You are currently browsing the monthly archive for December 2005.

I’ve been keeping a special eye out for anything New Zealand since receiving a letter confirming a job interview in Dunedin later in January. My trusty news reader came to the party this morning with a post by Alan pointing to Auckland based Artichoke.

Once I’d fallen into step with Art’s off beat writing style (I can see why Alan picked it up), I began to get quite enthusiastic. The sharper edge of Art’s statements nearly made me choke on the BBQ pork take away I was hurriedly eating while reading.

In particular I’m happy to find Art’ is another voice not afraid to ask confronting questions about those sharable learning objects etc. However, that strange silence for any responses still prevails – seems to be the preferred strategy of present day leadership the world over.

Art’, since you asked, (I dunno? did you ask?) let me point out some of the things I’ve had to say about learning objects, learning management systems and digital rights management etc in the past:

  1. LMS Comic
  2. More against the LMS
  3. EdNA Groups or the Open Network
  4. Digital Network Literacy
  5. Networked Learning
  6. The Post LMS Age
  7. Everything you need to teach and learn online
  8. Lawsuit forces Web 2 learning strategies
  9. ePortfolios – I don’t get it?
  10. Die LMS die!

Well! If that doesn’t get me on your “Edu Blogs that challenge” list Art’, I dunno what will.


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A great article from a small school in the USA using Free and Open Source Software.

Total Open Source Savings for Setup – $92,675.20
Ten Year Savings – $338,667.00

The reality of these figures for Noxon Schools is that if we had Microsoft products only we would not have185 computers we would have 50 because that is all we could sustain. That is the big difference for us.

Thanks Rob for the point.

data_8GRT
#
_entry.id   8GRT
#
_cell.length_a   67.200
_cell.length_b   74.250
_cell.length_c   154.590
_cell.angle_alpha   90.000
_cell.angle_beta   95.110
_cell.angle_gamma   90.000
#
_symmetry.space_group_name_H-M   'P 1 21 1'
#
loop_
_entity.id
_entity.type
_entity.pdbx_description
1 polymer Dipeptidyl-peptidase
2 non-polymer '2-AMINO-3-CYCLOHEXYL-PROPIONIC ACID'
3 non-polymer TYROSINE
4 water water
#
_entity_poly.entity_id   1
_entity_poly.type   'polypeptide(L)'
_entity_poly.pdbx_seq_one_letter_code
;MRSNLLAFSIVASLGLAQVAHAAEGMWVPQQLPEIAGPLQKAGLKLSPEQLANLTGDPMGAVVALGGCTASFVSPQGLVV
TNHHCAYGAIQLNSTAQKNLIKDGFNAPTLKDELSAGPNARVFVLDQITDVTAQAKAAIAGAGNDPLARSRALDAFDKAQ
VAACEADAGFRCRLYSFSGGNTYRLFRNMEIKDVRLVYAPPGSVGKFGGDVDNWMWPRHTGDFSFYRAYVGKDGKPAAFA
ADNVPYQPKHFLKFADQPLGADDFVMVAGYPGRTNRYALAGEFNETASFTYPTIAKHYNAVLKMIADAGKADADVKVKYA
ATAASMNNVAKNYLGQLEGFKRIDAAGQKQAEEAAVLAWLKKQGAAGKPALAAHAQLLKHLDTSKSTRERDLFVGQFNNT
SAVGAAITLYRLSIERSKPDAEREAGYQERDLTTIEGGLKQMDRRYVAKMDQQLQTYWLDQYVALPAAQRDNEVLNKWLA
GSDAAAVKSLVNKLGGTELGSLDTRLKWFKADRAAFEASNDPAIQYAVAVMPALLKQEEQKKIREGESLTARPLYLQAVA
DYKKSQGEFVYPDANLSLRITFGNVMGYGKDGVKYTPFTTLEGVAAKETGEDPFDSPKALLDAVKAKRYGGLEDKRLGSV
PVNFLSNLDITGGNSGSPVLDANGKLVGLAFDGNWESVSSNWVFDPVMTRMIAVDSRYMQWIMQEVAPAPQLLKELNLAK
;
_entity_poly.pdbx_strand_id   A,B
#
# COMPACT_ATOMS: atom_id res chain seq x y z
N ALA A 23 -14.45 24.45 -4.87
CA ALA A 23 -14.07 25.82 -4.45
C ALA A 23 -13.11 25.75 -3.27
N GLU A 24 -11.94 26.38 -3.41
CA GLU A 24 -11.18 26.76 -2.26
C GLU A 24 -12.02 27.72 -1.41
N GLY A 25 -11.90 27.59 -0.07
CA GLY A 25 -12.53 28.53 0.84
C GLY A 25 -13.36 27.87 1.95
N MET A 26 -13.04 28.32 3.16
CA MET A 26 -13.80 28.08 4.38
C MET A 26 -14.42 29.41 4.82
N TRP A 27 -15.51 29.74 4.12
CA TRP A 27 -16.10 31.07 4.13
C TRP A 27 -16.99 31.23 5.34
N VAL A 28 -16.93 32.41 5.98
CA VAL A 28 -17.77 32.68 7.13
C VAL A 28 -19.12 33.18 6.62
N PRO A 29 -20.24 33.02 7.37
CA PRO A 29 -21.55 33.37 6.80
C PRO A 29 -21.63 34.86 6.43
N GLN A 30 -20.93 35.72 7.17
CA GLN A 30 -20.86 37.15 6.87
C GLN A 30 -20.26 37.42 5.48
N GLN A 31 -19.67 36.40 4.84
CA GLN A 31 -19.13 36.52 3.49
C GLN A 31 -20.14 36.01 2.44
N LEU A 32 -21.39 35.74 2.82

Imagine a teacher as a DJ, keeping a class kicking like a dance floor – alive and inspired. David did, and what a fantastic idea! Of course, we’d have to wait for those long sox with shorts type teachers to go away for a while, but imagine it! With a plethora of media sourced from OurMedia, our teacher/s mix tunes, speaches, video and photos in an audio visual rave party in the classroom! Why the hell not? Some of the students give it a belt too… I’d like to take up the challenge. The next presentation I’m asked to give, will be with the lights down, smoke, strobe, tunes and VJs, and even a mirror ball! Great idea Dave! I’m inspired.

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a. Types of Knowledge
b. Interpretation
c. Emergence
d. Physicality
e. Salience and Inference
f. Associationism
g. Distribution
h. Meaning
i. Shared Meaning
j. Organization
k. Social Knowledge
l. Power Laws and Inequalities
m. Knowledge
n. Public Knowledge
o. Knowing
p. Structure and Process
q. Reliable Networks
r. Network Structure
s. Truth
t. Knowing Networks
u. Remnants

What an article, all 21 of them! Downes does it again. I thought he was gunna run out of alphabetical markers for the sections in this post. An Introduction to Connective Knowledge has to be the most satisfactory explanation of the concept of connectivism I have come across yet. Have to agree with George, that Stephen’s posting time has perhaps caused it to slip under the radar a bit, but it will surely pop up in 2006. Its a long read, and I really hope Stephen puts out an audio version for remixing some day. I find myself devoting less and less time to large reads, preferring comics and audio if possible.

I’ve been meaning to draw up this comic idea about higher education and a learning management system (LMS) for a while now, but you know how some things go, they just sit in the to-do pile for too long.

Well, this new Flickr craze I’m having motivated me to finish the strip and load it up. Here it is.

I’d never noticed before, but was pretty disappointed to find that free Flickr accounts only allow 3 sets to be made! So I added this latest comic to the OpenCourseware set.

update: James bought me a pro flickr account for the year! What a legend. Now I can create as many sets as I like 🙂

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Sean FitzGerald recently posted to the TALO eGroup an announcement from the Australian Flexible Learning Framework that hints at the direction for funding projects in 2006.

I responded with my ideas for projects in 2006 and asked for assistance in getting those ideas to meet the directions of both the AFLF and a training organisation here in Australia who will support applications like these. I haven’t asked the Institute I work with yet, was going to stew on these ideas for a while: